Many of us join gyms and physical fitness centers as part of a healthy lifestyle choice. What happens, however, if you get injured at a gym and it was due to the negligence of the facility but you signed a waiver absolving them of responsibility? It’s a thorny question.
Most health clubs (in fact, probably all) have new members sign a waiver (also called an “exculpatory agreement” or a “contract of adhesion”). These waivers act as a condition of membership and say that you cannot sue them or their employees for any reason or for any injury you may sustain while using the fitness center.
The legal reasoning behind such documents is that you assume the risk of getting injured because of the real potential of getting hurt in a gym and exercise setting. If you hurt yourself stretching or by not using the equipment properly, it is because of some action you took that caused the injury. The gym wasn’t negligent or careless. This is called “assumption of the risk.”
However, there are some instances in which the courts found a fitness facility guilty of negligence. I know this may surprise you, but it’s all in the fine print!
The fine print of waivers of liability
The language used in a waiver of liability is sometimes intentionally broad. In such instances, the lack of specifics can make it difficult to sue a health club for an injury. Such terms as “willingly assume” may make you responsible for all risks associated with use of the equipment or exercising. Some fine print may include the following:
- Assuming responsibility for falls, sprains, strains, broken bones, and even death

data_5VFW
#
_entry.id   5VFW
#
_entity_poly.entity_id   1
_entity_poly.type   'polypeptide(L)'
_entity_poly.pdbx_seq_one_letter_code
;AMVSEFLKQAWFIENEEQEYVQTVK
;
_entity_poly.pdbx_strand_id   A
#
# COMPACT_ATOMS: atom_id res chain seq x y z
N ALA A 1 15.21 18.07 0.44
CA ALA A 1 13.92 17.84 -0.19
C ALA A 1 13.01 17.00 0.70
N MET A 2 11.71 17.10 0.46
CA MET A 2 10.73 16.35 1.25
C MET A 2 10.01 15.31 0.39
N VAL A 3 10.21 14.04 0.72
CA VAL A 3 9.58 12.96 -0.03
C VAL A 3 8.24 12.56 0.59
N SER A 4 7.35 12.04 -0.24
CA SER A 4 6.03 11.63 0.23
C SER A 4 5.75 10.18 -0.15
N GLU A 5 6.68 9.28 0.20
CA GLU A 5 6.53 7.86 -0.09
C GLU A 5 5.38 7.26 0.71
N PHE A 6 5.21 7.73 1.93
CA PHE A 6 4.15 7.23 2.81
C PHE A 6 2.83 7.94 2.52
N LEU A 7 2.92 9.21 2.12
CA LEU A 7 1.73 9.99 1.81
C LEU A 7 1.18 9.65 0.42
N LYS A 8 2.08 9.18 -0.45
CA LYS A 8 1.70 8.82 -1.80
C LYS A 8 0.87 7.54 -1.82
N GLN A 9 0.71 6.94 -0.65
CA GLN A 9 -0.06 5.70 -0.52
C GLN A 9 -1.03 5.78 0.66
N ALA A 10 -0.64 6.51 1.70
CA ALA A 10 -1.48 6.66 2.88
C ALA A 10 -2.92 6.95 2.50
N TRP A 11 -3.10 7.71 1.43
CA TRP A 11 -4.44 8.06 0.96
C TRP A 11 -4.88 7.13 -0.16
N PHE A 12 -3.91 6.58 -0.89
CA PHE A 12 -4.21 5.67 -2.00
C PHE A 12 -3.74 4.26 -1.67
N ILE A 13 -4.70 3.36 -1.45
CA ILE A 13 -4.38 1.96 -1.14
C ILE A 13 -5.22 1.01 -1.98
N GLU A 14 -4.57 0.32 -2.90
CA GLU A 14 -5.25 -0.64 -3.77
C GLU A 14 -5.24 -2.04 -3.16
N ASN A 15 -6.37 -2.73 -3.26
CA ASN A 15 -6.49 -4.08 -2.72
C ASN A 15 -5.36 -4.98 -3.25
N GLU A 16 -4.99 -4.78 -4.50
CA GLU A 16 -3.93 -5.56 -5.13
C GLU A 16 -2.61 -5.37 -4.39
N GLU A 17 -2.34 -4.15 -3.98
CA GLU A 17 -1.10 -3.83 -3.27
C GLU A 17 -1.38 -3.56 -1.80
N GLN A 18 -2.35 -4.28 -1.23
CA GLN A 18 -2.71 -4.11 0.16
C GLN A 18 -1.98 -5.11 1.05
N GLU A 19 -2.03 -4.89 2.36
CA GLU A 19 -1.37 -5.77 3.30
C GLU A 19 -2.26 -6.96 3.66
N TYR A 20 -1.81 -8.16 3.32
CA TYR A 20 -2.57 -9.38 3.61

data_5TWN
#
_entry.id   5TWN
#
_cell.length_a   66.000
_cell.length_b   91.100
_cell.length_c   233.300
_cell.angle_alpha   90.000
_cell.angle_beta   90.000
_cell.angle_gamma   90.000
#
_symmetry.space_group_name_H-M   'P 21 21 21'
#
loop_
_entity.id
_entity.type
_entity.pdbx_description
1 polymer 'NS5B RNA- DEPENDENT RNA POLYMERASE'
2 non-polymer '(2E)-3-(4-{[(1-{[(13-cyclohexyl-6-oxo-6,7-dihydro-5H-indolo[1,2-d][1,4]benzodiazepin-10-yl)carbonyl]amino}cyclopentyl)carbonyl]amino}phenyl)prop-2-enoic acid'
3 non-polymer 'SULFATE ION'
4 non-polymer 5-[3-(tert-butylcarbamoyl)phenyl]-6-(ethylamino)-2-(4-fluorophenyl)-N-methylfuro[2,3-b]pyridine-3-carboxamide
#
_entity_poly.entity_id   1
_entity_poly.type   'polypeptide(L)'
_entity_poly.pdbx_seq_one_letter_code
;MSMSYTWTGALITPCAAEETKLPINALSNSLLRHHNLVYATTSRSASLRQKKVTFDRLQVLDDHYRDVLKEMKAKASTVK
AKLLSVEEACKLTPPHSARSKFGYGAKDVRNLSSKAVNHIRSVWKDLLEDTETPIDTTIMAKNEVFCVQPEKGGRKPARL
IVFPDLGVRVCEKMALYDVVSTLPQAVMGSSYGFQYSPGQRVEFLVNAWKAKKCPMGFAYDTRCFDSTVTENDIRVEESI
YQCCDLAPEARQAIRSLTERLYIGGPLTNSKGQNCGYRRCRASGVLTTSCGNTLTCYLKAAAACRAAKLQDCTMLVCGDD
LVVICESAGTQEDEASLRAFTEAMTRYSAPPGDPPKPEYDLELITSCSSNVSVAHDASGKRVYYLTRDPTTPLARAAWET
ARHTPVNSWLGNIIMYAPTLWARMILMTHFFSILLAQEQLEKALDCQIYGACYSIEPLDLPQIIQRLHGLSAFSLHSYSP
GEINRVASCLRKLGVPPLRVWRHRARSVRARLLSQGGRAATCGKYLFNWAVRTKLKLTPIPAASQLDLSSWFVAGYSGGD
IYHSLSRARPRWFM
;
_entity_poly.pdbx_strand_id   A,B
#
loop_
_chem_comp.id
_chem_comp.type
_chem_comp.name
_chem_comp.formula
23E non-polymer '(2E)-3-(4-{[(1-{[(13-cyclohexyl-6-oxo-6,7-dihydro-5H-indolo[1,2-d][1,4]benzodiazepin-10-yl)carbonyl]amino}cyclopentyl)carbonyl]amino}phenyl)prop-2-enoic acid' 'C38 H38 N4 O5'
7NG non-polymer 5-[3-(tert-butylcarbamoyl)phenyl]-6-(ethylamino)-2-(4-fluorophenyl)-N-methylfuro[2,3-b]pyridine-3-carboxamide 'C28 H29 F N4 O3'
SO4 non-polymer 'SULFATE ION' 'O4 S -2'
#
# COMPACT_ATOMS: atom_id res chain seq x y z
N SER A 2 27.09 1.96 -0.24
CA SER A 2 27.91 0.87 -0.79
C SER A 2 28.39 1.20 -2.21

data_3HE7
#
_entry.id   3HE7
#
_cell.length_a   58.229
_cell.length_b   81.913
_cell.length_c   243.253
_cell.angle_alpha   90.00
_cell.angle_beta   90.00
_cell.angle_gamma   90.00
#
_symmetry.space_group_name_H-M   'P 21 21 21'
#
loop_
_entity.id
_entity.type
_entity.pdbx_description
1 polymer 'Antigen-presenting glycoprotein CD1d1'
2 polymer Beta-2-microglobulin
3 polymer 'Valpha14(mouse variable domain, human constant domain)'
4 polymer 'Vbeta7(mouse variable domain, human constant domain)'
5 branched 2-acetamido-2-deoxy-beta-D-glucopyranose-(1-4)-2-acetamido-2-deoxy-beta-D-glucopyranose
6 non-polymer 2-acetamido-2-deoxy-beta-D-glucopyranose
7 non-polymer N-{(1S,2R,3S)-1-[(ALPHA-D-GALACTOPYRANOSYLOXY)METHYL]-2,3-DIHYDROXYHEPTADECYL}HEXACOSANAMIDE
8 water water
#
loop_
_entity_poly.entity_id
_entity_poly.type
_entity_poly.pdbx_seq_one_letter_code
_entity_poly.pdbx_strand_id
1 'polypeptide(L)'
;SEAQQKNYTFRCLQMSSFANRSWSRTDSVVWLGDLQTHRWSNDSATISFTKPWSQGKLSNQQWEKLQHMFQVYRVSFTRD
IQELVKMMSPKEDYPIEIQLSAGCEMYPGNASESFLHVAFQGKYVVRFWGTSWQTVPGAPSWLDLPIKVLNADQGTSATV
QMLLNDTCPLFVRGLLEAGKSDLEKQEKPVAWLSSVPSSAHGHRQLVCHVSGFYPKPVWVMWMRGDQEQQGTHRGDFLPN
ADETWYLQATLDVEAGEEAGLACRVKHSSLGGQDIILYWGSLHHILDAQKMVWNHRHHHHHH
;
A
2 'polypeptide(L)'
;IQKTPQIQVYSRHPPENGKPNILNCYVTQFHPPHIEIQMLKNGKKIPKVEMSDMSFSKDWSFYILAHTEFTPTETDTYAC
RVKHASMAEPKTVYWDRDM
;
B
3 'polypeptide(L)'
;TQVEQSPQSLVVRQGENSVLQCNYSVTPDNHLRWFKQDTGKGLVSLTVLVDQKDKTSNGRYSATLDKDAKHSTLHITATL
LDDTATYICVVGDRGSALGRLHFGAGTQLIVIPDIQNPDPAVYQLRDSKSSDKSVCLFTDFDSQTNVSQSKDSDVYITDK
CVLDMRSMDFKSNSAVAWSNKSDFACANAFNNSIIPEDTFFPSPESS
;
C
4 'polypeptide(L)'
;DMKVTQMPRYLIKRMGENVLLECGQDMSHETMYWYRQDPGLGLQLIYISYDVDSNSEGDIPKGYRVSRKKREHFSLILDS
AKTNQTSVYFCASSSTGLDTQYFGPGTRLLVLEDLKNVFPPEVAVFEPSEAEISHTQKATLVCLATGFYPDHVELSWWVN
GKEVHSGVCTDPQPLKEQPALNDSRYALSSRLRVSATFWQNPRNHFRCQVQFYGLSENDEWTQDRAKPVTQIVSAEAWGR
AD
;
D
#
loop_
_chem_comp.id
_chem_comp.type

- Assuming responsibility for injury or death due to the ordinary negligence of other gym members
- Assuming the risk of injury or death due to defects in equipment
- Assuming the risk of any injury caused by the negligence of the facility or its employees
Do such waivers of liability cover everything?
Waivers of liability cannot cover everything. If you get injured as a result of an employee’s, other member’s, or the facility’s intentional or reckless behavior, the waiver will probably not hold up in a court of law. After all, you didn’t sign up at a fitness center expecting to be physically assaulted or intentionally hurt in some other way.
In such instances, the waiver may not stand up in court. In addition, the courts frequently do not like language that is overly broad, and the judge may find something unfair, too complicated, unclear, or insufficient in the waiver. And…if the fine print is too small detailing important information, the waiver may not be upheld.
If you’ve been seriously injured at a health club, gym or fitness center, and you aren’t sure what to do since you did sign a waiver of liability, give me a call to discuss the situation. Don’t automatically assume that just because you did sign the waiver that you have no recourse. You just might.
Stay fit, stay healthy, and stay safe out there!
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